Be a beaver believer

Beaver (Photo by Makedocreative/Wikimedia Commons)

Beaver (Photo by Makedocreative/Wikimedia Commons)

April 7, 2016 | by Wendy Ho

Aside from the long list of initiatives celebrated today, April 7 is also a day to celebrate beavers!

For starters, here’s a little beaver-inspired anecdote from our Alberta office:

“There was once a young man who walked to work every day. One morning he saw a beaver in the river. He mentioned this in the staff meeting and said, 'This morning I saw a beaver walking to work!'

A beaver carries a willow branch across the water. (Photo by Steve Hillebrand, courtesy of USFWS)

A beaver carries a willow branch across the water. (Photo by Steve Hillebrand, courtesy of USFWS)

Everyone looked at him in amazement, and laughed. He then sheepishly realized his mistake and said again, ’This morning on my walk to work, I saw a beaver.’ That was far more believable. And everyone stopped laughing.”

Although beavers may not have office jobs, they are known to be hard workers. All jokes aside, how much do you know about North America’s largest rodent? Here are 11 fun facts to let you beef up your beaver knowledge:

Physiology and behaviour

Beavers, sometimes referred to as ecosystem engineers, are second to humans for their ability to change habitats. (Tweet this!)
Beaver's footprints are rarely seen (except in muddy areas) due to the tail that drags behind, covering their tracks. (Tweet this!)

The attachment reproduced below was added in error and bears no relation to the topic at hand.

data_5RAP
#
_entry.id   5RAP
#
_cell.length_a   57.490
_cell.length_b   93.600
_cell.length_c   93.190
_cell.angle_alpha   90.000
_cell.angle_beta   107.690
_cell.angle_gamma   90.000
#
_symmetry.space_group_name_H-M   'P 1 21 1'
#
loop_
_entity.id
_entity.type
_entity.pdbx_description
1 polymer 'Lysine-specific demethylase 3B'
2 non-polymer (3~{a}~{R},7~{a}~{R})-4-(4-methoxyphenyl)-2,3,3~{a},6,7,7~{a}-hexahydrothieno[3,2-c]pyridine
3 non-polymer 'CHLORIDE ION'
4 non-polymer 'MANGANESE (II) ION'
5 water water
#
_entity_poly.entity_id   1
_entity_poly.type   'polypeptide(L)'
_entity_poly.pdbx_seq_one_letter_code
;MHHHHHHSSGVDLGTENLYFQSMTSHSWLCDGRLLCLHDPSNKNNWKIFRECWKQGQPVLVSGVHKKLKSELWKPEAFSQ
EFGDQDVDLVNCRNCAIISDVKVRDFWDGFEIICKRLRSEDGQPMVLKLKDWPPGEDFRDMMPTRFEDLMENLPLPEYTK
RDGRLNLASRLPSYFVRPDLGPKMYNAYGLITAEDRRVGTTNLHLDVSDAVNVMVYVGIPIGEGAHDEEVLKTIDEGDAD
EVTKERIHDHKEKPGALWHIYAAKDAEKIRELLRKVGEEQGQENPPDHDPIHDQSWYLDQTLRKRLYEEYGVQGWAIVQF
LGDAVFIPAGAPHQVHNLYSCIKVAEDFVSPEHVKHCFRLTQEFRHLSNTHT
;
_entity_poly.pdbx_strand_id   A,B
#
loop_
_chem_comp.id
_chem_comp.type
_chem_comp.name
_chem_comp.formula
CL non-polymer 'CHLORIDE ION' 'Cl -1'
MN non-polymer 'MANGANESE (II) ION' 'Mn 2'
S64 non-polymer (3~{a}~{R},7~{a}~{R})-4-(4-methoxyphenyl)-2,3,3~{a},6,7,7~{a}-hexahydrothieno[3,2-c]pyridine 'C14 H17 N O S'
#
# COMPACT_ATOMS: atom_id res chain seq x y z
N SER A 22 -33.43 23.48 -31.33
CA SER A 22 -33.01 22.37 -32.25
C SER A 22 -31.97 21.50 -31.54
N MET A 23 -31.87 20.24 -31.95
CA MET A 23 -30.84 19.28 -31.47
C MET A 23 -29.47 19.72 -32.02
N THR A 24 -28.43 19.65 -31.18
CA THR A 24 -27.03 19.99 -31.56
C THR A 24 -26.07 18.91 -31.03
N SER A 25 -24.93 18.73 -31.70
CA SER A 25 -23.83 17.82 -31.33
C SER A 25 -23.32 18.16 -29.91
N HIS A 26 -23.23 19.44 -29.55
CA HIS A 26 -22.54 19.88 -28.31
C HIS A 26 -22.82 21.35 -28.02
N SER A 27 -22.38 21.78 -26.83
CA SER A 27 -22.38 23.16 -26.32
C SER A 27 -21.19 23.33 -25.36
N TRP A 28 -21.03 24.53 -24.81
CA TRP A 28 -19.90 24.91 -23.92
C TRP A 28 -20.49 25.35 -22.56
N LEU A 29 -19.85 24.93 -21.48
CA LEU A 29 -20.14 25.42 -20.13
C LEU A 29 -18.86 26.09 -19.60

Beavers can hold their breath up to 15 minutes underwater, due to specialized lungs and a lowered metabolism. (Tweet this!)
No need for fluoride. Beavers' enamel is iron-rich (hence the orange colour), which gives beavers the gnaw power they need for cutting wood. (Tweet this!)
Both a rudder and a gait stabilizer, the paddle-shaped tail of a beaver helps it navigate water and land. (Tweet this!)

A damming construction

Dome-shaped and underwater entrances are two basic features of a beaver lodge. (Tweet this!)
Beaver dams function as speed bumps for streams. By slowing down the speed of moving water they create deeper water. (Tweet this!)
At 850 metres long, the beaver dam in Wood Buffalo National Park that straddles AB and the NWT can be seen from space! (Tweet this!)
A beaver's dam both stores and delivers H2O! It helps to maintain stream flows, especially during droughts and helps store water during floods. (Tweet this!)
Beavers are native to Canada and have been considered Canada's national icon for 300 years. (Tweet this!)
Beavers have bounced back from historic over-hunting for fur and meat, thanks to rehabilitation and conservation of wetlands, forests and floodplain habitats. (Tweet this!)


Wood duck (Photo by Frank Vassen/Wikimedia Commons)

Wood duck (Photo by Frank Vassen/Wikimedia Commons)

Truly, the importance of beavers to other wildlife should not be undermined. Beavers work hard at making ponds and wetlands, which are really important for waterfowl (nesting and feeding) and many types of fishes. Take wood ducks for example. The beaver pond not only creates open water/wetland habitat for the ducks, but the flooding often kills large trees in which the wood ducks (cavity dwellers) nest. For fish, sometimes the pond is the only deep water that remains during low water levels.

So for all the things beavers do to contribute to healthy watersheds, there is a need on our end to help maintain wetland habitats for the well-being of this species in return!

Check out some of our beaver stories from the archive and see how this incredibly industrious species is a gatekeeper of our landscapes and watersheds. Happy International Beaver Day!

Beavers: An inconvenient species?
The beaver: Nature’s engineer and…archeologist?
Leave it to beaver: Celebrating Alberta's natural legacy

Wendy Ho (Photo by NCC)

About the Author

Wendy Ho is Nature Conservancy of Canada's digital content manager.

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